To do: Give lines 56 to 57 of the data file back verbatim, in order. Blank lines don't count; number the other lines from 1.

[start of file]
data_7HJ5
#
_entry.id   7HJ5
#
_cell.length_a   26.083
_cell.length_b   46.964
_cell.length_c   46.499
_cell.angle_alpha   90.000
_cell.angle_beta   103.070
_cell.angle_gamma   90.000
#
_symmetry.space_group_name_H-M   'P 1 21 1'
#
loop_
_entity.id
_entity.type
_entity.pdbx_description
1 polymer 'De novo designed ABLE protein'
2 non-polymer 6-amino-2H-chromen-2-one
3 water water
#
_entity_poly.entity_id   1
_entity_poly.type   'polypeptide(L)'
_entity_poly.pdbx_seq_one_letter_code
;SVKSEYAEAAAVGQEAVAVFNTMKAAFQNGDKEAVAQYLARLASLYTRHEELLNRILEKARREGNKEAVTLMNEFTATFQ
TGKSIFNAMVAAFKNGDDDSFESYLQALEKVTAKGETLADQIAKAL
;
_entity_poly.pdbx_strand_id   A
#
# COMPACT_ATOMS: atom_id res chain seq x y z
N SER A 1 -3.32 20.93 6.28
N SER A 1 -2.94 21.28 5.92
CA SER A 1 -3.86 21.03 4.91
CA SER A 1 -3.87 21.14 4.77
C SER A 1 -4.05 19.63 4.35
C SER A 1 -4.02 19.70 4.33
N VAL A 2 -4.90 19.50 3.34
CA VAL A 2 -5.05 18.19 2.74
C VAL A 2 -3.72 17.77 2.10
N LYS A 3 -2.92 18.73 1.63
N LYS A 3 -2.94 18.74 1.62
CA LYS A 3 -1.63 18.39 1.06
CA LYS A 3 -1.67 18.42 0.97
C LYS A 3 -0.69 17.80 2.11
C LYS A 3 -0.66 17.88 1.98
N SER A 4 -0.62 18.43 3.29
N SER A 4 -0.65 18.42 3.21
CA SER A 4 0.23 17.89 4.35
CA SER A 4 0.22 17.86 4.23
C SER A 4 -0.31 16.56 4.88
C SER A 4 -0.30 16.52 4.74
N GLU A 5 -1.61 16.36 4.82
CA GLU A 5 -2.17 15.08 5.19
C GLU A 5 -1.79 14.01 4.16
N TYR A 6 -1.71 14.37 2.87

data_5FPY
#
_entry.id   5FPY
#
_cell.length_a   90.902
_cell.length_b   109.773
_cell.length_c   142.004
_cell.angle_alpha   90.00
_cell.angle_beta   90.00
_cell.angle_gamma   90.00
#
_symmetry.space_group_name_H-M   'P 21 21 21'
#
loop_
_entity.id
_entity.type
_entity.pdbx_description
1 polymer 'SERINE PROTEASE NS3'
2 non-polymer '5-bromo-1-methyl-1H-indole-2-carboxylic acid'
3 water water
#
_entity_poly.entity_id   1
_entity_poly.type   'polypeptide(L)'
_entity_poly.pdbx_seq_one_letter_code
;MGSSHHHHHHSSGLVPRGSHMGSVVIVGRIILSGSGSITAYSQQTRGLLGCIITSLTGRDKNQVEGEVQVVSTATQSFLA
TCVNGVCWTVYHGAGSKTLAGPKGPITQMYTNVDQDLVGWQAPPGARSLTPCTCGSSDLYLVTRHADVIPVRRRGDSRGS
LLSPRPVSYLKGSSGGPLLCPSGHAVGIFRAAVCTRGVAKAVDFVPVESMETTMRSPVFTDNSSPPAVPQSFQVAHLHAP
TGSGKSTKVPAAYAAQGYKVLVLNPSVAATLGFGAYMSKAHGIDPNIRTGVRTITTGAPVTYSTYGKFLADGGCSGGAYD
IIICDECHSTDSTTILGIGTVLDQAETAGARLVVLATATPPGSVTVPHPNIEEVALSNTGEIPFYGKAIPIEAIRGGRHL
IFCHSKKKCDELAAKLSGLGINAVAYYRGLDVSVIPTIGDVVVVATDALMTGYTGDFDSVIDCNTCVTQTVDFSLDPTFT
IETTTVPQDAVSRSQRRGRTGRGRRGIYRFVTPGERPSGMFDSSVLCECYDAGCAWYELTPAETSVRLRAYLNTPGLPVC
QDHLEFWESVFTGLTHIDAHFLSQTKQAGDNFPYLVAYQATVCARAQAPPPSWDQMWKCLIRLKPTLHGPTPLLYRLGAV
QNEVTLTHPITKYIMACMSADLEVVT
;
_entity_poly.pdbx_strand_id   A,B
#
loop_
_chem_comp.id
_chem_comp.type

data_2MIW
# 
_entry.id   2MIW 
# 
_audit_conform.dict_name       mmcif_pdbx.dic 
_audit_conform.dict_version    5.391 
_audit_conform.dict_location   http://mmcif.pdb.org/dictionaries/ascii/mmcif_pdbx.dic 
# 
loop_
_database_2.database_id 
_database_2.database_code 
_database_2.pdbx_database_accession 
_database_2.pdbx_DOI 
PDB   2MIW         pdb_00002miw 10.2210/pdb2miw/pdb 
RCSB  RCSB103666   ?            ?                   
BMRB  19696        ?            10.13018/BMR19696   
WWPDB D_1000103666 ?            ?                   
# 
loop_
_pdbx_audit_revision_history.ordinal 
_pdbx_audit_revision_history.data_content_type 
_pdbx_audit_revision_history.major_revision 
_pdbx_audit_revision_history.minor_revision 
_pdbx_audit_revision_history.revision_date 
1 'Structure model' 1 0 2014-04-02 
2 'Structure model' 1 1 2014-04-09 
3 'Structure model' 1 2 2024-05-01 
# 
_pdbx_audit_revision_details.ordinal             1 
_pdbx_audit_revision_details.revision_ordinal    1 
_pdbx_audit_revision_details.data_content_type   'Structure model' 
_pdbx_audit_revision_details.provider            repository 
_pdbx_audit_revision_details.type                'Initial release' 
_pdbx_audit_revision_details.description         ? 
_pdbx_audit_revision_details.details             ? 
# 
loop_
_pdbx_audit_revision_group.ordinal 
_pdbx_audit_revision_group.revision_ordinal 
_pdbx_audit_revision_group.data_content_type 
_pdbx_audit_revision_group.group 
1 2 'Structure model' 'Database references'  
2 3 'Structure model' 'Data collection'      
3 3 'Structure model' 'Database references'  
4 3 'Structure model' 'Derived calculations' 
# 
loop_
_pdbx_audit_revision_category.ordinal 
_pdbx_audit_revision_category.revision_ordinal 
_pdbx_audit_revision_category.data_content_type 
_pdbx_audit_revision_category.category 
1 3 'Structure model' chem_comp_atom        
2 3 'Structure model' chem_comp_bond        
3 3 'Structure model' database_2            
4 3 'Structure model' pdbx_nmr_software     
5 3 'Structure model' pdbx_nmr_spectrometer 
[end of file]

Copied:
data_5FPY
#